LIBRARY | PSYCHOLOGY
The path to forgiveness always begins in the same place: with the recognition of one’s own sinful nature.
Most weeks, someone mistreats us in a greater or lesser way: they overlook a commitment they’ve made, they let us down logistically, they betray our hopes or deceive our trust. And on a macro scale, similarly sombre dynamics play themselves out on the public stage: politicians act dishonourably, business leaders plunder and fool us, the young show no respect, and criminals bully and terrify the vulnerable.
There are so many good reasons to settle into an unforgiving mood. For a start, most of the bad things we see are so far removed from anything we could ever contemplate doing, it feels like there is simply no point attempting to understand or to empathise with the wrongdoers. We shake our heads and wonder how some people get to be the way they are. We use words like weirdo and pervert. The conclusion is that these people must just be ‘bad’ and that it is a delusion of the liberal mind to insist on anything more complex. Furthermore, forgiving enemies, though it looks charitable, appears to be the last resort of the weak, something one tries to do when a lack of will power has left one with no other option but to look past the offences of our enemies. A certain bullish unforgiving attitude promises protection against chaos and social disintegration. A civilisation cannot survive too much softness towards evil.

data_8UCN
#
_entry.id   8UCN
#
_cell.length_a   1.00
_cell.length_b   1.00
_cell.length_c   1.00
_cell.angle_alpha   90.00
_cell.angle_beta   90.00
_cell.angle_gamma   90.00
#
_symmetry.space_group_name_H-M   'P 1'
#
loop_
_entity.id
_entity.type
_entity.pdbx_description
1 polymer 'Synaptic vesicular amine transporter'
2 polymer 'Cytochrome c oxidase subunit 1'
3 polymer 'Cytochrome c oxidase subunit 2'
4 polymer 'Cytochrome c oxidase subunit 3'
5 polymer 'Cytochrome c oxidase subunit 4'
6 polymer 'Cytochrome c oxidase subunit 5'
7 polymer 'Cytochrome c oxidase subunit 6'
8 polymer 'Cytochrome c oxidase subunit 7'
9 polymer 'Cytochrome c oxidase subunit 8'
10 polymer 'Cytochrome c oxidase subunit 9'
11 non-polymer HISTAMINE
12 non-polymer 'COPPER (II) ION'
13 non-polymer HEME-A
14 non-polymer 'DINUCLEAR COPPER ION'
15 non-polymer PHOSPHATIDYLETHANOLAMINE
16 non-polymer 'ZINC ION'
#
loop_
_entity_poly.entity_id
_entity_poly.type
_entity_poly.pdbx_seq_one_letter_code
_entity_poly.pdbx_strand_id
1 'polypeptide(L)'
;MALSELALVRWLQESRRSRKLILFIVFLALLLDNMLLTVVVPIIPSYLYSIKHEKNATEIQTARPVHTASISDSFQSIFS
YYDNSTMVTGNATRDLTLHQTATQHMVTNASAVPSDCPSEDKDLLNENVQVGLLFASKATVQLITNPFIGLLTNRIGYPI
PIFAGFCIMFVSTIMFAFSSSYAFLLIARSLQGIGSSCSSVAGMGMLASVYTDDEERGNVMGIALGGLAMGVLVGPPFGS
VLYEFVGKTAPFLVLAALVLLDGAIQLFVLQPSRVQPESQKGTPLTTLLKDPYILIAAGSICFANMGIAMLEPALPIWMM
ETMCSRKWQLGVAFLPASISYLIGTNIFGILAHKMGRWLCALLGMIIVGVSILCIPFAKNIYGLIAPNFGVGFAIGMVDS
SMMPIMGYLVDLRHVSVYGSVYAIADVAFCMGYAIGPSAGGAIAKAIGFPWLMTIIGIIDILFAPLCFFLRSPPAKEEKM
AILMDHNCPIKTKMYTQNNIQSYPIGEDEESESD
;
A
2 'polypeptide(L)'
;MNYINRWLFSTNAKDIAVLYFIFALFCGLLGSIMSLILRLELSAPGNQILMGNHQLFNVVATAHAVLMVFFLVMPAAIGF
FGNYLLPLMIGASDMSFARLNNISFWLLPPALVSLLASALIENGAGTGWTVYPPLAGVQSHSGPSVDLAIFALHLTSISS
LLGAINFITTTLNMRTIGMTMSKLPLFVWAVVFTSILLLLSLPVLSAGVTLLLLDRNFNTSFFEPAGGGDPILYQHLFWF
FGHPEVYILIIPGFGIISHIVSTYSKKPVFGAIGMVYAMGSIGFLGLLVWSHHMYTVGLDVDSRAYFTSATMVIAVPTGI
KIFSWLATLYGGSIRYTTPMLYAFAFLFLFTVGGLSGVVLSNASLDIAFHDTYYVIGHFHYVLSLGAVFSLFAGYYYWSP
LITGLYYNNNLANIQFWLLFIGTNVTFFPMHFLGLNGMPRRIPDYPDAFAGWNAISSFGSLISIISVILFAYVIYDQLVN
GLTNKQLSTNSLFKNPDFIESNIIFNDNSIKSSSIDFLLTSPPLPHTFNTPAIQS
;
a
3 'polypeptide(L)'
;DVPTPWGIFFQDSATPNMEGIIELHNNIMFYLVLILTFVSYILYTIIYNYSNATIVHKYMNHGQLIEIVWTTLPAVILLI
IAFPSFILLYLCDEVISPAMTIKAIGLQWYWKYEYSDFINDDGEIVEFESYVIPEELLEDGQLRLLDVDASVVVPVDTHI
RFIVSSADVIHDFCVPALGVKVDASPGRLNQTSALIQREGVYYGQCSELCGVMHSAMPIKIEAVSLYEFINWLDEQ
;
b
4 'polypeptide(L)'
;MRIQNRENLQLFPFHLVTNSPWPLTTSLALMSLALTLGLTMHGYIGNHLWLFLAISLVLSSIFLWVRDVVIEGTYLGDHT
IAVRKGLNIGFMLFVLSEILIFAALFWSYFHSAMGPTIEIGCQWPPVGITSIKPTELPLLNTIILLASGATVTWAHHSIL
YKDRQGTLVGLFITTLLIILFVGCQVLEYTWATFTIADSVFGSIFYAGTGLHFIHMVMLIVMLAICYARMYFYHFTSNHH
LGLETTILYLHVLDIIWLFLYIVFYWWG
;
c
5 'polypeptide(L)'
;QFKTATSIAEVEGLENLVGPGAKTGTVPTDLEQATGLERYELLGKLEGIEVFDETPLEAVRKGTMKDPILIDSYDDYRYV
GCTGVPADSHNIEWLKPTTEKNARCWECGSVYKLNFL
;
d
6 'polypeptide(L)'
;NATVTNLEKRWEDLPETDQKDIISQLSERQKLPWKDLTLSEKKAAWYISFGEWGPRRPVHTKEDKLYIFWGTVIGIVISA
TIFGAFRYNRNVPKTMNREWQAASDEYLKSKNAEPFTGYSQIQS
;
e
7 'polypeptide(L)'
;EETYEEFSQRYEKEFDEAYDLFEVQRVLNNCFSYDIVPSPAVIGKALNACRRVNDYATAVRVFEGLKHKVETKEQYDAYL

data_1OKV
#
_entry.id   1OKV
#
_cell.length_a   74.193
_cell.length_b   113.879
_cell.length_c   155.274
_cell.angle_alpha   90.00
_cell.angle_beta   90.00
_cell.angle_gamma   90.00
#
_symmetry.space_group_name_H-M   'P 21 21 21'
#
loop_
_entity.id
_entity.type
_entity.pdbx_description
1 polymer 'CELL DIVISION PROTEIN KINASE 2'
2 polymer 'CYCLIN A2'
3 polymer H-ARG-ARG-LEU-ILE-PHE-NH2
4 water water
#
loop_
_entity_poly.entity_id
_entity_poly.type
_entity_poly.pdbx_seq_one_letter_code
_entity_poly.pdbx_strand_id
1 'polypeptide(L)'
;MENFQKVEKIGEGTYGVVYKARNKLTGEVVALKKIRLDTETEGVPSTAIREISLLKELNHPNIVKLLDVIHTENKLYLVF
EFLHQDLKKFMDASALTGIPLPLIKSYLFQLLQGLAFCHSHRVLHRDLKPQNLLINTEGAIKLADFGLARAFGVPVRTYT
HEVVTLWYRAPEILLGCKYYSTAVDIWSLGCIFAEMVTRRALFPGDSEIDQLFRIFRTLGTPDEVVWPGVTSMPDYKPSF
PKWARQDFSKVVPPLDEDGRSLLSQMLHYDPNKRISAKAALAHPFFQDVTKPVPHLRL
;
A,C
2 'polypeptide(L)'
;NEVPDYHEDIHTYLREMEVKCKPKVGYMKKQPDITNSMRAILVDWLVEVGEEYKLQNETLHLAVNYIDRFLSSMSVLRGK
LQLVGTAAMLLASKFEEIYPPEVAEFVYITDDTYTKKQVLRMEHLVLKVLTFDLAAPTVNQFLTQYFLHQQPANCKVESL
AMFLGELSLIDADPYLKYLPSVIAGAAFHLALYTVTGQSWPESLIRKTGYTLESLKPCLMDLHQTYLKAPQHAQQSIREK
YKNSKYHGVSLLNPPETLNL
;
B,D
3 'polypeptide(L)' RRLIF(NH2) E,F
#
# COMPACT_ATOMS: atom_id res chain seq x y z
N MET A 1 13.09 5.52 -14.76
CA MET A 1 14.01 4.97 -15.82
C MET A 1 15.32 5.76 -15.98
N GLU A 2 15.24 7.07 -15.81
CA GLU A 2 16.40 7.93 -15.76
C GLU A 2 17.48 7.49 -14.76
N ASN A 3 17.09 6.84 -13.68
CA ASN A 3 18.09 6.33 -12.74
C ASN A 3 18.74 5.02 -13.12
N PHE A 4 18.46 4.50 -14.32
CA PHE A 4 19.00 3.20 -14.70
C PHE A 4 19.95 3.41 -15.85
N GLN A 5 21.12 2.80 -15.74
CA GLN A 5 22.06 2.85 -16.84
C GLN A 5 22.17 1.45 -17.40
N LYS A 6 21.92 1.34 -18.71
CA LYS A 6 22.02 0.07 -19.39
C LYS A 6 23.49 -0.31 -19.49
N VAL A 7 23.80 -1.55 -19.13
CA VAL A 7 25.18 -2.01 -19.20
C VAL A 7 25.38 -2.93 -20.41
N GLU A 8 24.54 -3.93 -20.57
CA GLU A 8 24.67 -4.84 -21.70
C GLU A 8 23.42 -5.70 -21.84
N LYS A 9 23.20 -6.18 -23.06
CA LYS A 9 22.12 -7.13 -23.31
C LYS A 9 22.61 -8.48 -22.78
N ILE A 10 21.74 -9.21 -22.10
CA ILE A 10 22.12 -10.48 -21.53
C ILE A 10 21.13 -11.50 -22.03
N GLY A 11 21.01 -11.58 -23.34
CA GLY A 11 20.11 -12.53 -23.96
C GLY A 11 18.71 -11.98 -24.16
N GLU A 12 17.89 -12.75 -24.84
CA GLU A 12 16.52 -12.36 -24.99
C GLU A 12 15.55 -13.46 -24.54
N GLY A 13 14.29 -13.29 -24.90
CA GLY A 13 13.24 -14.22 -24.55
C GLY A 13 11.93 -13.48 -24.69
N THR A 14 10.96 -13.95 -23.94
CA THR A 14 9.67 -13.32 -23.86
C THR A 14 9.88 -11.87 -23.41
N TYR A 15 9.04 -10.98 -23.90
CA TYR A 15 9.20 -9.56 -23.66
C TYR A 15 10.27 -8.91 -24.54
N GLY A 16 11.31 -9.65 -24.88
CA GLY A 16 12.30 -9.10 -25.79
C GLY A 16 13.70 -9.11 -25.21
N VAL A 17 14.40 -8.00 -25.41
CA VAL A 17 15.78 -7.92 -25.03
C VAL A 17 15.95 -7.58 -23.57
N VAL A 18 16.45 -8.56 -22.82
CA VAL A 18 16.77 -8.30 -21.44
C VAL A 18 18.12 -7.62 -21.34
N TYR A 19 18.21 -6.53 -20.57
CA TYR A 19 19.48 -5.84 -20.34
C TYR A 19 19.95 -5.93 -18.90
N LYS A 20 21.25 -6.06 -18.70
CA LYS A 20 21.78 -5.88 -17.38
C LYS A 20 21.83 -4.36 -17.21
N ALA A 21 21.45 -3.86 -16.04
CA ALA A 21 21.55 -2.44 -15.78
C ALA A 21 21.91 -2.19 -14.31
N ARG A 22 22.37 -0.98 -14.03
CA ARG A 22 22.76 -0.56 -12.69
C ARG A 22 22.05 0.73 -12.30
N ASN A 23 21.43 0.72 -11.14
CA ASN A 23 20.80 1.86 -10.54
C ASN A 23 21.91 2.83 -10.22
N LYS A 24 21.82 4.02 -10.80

But in the end, a lack of forgiveness is a mood, a filter we apply to reality, and like most moods, it needs regular audiences with its opposite – and because forgiveness is ultimately the harder of the pair, the one that comes least naturally to all of us, it is the emotion that calls for most attention: it is the one we need consciously to exercise and rehearse, as we would the flexing of an underused muscle. We should do so because we cannot sustain relationships or working lives or be members of a community and the carers of children without regularly being able to draw on significant reserves of forgiveness. Not getting bitter, not seeking revenge, not telling others everything on one’s mind, not trying to get equal even when one has every right to do so; these constructive moves need all the support and encouragement a society can muster.